How did you find the reader ?
I found an interested reader, especially by the exoticism. There are of course a lot of readers that do not touch my books mostly because they speak about Romania and Eastern Europe. Romania means nothing in the psychological landscape of a Swiss reader. Those who come to my readings are the interested ones, they visited Romania, they helped, they want to go again because of an emotional or another type of contact. This is the public I have on my side. Besides, Romania plays no important role here. There is very little published and written about it. Yesterday the Neue Zürcher Zeitung (n.red. one of the most important newspapers in German speaking Switzerland) published an excerpt from a Romanian writer but in general there are few traces of Romanian culture here. In part this is Romania’s problem and in part Western ignorance. But of course, the West does not need Romania. Once in a while, there are articles about specific problems like the anti-Semitism of some Romanian philosophers (Cioran and Eliade), or a trip in the Carpathian Mountains where a small minority - the rutens - is living, and that’s all. When I, as an Eastern European writer, try to picture in German language Eastern European landscapes, the interest can be big but it concerns only a small amount of individualists in search of good literature.

When was your second book „The Short Way Home “ published ?
Six months ago, actually the title sounds better in German than in Romanian. It talks about an inner, psychological way and not a distance that would let itself be measured in kilometres. It is a measureless way from a diaspora, an exile, and an emigration in Switzerland to the native country. There are two young men, 22-23 years old, who are called here „secondos“, the second generation as a foreigner. In 1990, when travelling to the East becomes possible, they leave and become characters of an urban, realistic tale in Vienna, Budapest, Timisoara to the Black Sea, in search of their roots.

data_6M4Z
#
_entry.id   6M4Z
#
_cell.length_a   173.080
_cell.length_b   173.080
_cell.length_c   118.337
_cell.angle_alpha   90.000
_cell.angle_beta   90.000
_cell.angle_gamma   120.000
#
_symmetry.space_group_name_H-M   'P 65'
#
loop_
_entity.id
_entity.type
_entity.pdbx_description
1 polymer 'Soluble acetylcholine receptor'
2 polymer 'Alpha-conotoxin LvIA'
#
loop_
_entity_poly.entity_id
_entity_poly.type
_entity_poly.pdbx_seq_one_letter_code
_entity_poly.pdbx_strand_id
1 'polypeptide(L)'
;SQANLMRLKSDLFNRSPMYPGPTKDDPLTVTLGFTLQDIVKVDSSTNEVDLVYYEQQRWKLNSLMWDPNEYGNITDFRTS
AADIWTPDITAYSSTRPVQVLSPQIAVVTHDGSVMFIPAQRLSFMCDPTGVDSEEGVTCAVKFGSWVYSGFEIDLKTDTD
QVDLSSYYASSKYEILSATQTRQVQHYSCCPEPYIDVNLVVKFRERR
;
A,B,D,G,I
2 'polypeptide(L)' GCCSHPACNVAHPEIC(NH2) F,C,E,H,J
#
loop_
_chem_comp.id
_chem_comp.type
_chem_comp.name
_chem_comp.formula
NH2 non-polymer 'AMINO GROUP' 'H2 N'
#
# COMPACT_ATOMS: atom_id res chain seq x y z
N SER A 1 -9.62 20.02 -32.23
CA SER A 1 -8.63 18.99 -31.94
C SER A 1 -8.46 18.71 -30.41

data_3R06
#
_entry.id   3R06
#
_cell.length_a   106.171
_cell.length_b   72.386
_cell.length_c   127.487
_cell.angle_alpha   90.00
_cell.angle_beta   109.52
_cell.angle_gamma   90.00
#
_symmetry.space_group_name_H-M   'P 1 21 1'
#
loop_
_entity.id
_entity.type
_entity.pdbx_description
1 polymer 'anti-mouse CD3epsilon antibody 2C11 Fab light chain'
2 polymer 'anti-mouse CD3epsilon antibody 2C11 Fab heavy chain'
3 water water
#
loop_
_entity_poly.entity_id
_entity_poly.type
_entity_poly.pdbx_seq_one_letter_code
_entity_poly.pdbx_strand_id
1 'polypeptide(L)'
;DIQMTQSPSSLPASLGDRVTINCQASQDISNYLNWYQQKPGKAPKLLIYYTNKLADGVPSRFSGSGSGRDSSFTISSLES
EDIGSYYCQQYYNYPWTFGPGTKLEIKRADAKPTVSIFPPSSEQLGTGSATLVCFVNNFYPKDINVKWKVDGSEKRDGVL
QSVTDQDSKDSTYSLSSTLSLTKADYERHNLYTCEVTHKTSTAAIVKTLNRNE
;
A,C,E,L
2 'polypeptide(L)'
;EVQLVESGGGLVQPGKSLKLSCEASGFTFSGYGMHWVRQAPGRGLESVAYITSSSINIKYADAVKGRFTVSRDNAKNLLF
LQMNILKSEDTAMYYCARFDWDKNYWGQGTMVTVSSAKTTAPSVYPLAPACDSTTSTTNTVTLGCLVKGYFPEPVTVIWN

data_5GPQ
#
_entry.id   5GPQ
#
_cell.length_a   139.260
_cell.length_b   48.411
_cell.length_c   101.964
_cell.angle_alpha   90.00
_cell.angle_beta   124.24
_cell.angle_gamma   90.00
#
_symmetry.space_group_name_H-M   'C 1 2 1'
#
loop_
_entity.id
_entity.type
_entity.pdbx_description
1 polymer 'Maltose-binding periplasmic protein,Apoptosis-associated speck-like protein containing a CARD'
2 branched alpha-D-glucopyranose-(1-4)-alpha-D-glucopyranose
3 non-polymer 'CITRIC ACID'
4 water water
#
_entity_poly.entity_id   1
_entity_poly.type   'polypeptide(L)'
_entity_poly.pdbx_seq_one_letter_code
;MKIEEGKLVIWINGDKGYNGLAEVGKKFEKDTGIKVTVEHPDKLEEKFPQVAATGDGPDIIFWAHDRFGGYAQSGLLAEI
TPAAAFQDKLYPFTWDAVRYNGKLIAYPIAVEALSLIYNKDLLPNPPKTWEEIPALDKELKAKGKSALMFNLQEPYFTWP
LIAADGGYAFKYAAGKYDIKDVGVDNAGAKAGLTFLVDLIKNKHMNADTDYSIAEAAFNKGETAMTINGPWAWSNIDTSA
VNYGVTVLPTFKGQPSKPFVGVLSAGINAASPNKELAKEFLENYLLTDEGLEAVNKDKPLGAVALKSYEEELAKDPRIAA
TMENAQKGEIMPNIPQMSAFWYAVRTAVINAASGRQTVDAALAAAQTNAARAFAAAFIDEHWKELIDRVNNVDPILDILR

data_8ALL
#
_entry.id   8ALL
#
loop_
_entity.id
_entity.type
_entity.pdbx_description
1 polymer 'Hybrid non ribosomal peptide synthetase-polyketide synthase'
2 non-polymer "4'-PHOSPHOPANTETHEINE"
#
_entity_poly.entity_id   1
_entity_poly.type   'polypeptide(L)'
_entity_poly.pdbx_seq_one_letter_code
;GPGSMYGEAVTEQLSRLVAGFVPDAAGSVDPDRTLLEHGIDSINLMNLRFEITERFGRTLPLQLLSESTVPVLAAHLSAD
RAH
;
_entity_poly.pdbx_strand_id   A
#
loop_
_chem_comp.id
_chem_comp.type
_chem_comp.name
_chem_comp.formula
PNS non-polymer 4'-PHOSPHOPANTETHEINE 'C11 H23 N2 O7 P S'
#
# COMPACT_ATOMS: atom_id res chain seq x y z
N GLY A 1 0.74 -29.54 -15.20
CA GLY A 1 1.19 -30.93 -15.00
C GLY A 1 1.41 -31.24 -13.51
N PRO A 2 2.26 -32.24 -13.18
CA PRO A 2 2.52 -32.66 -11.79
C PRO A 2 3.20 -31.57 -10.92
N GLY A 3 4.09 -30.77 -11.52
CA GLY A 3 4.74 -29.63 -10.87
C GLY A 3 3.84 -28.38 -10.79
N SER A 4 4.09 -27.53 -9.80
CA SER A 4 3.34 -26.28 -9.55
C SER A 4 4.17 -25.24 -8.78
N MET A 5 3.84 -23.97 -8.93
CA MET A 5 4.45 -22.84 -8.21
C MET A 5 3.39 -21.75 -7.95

And their adulthood maybe ?
Sure, this trip symbolises psychologically the journey to adulthood. On the way, they ripe because they are confronted with decisions that - in the 1990 Zurich - they were not able to take. They were living here in a rich society, with drugs, this cancer of a generation narcotising itself every day. In a place where people narcotise themselves they cannot become adults. That’s why this trip was necessary. They enter the Eastern societies right after the changes and they experience the massive transformations. They also experience the substance that is being lost, they see contradictions, cities that breath already the new age but in the same time are being distroyed, people can hope after so many hopeless years but at the same time they live with tomorrow’s fear. The book was well received. Some people told me that the second book would awake less interest. Fortunately, this was not true. It continues to receive good critics, and it is regarded as more developed, maturer than the first one.

Do you feel more mature, more developed ?
Yes, I think I am more mature as a person and as a writer. I entered a public space where I must have opinions, write articles.





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